by Alexi Leal on November 30, 2017
With massive amounts of data, various custodians, multi-language documents, and a case to prepare—e-discovery can get complex. Any number of factors could throw your project off the rails.
This month’s RelativityOne update offers new features and enhancements to keep your entire e-discovery project on course starting with legal hold. Check out six of the enhancements and find out how they can help you spend less time putting out fires and more time getting to the bottom of the case.
1. Preserve a custodian's Microsoft Office 365 documents.
When a lawsuit is filed, it can be challenging to ensure the necessary custodian data is preserved. Many teams collect all of a custodian’s data upfront or make a copy of their hard drive, which can be resource-intensive.
With Relativity Legal Hold, administrators can now preserve a custodian’s Microsoft Office 365 data, including Exchange mailboxes, OneDrive files, and Skype for Business conversations. Date filters allow you to only preserve data from a specific timeframe. The data will be preserved until the hold is removed, and custodians won’t be notified about the preservation.
The new preserve-in-place feature mitigates the risk of data loss, prevents the need to over-collect data, and provides a defensible way to preserve data during a litigation hold. The ability to preserve data from additional sources, including Microsoft SharePoint, will be available in upcoming updates.
2. A document-level workflow to handle processing errors.
With numerous variables impacting file types and infrastructure, processing data is complicated. It’s inevitable that you’ll encounter errors and corrupt files when you’re trying to get data ready for review. When looking at errors individually, it can be complicated and time-consuming to inspect which documents have been affected and resolve the errors.
A new document-level error workflow in Relativity Processing makes it easier to investigate and address errors. You can use mass action functionality to resolve multiple errors on multiple documents at the same time. The new workflow also offers additional ways to easily address errors on a single document, such as the ability to download the file, fix the errors, drag and drop the file back into the workspace, and move on to the next document.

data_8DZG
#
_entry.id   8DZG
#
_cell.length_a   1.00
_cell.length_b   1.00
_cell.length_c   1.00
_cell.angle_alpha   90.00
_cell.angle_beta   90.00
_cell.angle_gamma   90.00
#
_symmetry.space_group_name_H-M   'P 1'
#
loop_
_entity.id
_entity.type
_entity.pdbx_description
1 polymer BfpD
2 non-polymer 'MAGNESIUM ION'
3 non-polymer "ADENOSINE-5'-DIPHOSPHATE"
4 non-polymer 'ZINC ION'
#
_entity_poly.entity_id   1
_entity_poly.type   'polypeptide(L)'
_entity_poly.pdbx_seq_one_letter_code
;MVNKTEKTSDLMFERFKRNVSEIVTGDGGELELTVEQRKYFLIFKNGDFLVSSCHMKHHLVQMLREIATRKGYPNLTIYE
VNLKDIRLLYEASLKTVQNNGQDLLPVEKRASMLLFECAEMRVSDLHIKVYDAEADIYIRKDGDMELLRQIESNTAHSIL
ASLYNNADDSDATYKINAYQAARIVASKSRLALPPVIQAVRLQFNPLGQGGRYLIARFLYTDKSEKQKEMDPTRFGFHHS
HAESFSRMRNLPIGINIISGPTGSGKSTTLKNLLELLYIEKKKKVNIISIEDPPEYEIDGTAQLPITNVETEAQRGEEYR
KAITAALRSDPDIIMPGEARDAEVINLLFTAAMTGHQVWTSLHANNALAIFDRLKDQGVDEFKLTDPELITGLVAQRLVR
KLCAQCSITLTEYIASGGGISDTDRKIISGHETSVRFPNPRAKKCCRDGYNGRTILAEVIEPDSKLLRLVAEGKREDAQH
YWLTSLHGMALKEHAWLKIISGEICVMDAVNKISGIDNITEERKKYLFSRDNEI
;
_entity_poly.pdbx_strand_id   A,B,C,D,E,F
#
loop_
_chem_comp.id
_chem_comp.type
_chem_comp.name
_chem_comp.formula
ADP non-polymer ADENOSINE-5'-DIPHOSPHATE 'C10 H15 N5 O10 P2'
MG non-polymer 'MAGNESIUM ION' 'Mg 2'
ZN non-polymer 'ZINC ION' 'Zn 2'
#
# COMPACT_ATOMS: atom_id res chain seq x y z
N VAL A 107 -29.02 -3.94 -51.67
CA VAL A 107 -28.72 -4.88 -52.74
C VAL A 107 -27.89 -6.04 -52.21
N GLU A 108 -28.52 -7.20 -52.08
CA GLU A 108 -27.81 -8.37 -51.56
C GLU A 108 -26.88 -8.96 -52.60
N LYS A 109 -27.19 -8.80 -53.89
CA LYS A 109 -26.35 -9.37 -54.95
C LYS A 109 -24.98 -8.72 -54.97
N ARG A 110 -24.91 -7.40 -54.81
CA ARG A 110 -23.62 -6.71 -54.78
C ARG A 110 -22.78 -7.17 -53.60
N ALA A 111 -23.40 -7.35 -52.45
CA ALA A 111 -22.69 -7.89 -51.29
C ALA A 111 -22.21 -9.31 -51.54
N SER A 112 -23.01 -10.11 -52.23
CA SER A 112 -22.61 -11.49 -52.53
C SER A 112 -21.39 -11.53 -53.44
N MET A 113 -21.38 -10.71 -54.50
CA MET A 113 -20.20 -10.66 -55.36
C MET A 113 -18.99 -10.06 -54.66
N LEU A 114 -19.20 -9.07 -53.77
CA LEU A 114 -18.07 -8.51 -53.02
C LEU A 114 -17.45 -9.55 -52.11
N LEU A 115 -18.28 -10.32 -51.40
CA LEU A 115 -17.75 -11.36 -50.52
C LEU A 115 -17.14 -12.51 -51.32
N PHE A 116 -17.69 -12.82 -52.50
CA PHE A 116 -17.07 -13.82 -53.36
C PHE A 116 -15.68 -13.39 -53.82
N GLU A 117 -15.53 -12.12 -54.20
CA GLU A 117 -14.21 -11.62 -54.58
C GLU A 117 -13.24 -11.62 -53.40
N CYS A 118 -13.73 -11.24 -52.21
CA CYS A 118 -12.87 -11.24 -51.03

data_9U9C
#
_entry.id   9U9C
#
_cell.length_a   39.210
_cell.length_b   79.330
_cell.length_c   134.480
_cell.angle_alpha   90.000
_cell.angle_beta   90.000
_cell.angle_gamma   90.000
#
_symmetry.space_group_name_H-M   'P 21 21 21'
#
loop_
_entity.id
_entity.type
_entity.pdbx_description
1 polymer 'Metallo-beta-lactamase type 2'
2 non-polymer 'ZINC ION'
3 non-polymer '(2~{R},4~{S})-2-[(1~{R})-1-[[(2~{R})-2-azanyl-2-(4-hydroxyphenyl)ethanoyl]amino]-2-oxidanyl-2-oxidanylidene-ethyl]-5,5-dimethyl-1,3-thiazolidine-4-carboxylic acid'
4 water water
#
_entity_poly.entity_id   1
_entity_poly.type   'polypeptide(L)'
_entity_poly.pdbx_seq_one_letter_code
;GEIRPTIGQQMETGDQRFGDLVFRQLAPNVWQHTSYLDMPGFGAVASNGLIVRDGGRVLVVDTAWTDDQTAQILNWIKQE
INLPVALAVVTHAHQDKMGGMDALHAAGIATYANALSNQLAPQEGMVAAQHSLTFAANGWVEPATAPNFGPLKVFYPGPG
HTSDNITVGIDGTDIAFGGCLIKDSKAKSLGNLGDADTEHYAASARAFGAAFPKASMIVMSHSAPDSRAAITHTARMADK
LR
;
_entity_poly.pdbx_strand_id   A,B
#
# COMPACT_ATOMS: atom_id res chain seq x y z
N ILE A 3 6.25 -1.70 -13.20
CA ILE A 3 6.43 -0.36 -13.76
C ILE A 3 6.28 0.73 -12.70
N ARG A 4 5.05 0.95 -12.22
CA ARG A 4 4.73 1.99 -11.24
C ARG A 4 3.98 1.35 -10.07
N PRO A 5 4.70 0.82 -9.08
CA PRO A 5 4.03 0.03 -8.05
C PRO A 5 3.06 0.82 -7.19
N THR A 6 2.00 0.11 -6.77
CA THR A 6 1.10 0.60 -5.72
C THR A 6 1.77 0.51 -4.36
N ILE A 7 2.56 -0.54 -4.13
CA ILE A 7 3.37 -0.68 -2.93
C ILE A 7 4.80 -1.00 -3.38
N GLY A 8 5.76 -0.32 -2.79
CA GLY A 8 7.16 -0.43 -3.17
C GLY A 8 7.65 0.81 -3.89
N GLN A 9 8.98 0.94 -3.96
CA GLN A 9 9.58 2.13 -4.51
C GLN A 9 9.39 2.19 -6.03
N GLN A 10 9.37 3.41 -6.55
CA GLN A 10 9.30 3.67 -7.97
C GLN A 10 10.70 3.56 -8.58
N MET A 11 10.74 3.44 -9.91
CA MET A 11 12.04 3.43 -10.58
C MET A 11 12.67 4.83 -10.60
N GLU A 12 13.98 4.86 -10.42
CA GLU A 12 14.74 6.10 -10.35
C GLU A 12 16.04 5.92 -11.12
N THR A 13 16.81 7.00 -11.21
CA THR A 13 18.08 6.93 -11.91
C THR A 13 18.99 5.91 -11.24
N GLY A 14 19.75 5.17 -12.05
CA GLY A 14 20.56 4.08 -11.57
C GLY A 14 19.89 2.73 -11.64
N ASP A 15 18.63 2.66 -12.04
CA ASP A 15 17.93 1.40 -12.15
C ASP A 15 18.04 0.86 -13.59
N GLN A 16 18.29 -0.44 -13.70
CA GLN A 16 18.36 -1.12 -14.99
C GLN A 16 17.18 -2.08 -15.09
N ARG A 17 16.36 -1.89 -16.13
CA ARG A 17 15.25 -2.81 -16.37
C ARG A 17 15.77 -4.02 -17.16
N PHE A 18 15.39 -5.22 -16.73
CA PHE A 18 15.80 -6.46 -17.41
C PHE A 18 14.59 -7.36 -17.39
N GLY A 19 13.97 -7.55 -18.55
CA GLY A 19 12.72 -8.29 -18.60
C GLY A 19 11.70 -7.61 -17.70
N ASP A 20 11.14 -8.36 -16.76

3. Additional hidden content notifications.
In September, we announced document intelligence features to discover hidden content in your documents. We’ve expanded the coverage, providing a pop-up notification if a Microsoft Word document contains comments or if an Excel document contains tracked changes.
4. Email threading support for Chinese messages.
We're continuing to support more languages in email threading. This month we're adding Chinese to the list of languages supported in email threading, which includes English, French, and German. We'll continue to support more languages in upcoming updates.
5. A new way to transfer your data.
When you receive new data for a project, you need to get it into Relativity as fast as possible to start organizing and analyzing documents. RelativityOne’s new data transfer functionality—the staging explorer—simplifies the process of importing and exporting data, allowing you to kick off a data transfer job in four simple steps via the Relativity Desktop Client (RDC).
You can start multiple data transfer jobs at once and monitor the progress of each job. Aspera technology means data will upload and download quickly, and because you don’t need to wait for jobs to complete to navigate around Relativity, you won’t waste time while the data transfer is occurring.
6. An option to more easily upload a single image.
When printing or imaging documents, you likely run into files, such as Microsoft Excel documents, that aren’t formatted for printing, resulting in missing information. Now, open the native file from within Relativity, adjust the settings to ensure it’s in a print-friendly format, and drag and drop the new image into Relativity.
Alexi Leal is a member of Relativity’s product marketing team, focused on RelativityOne.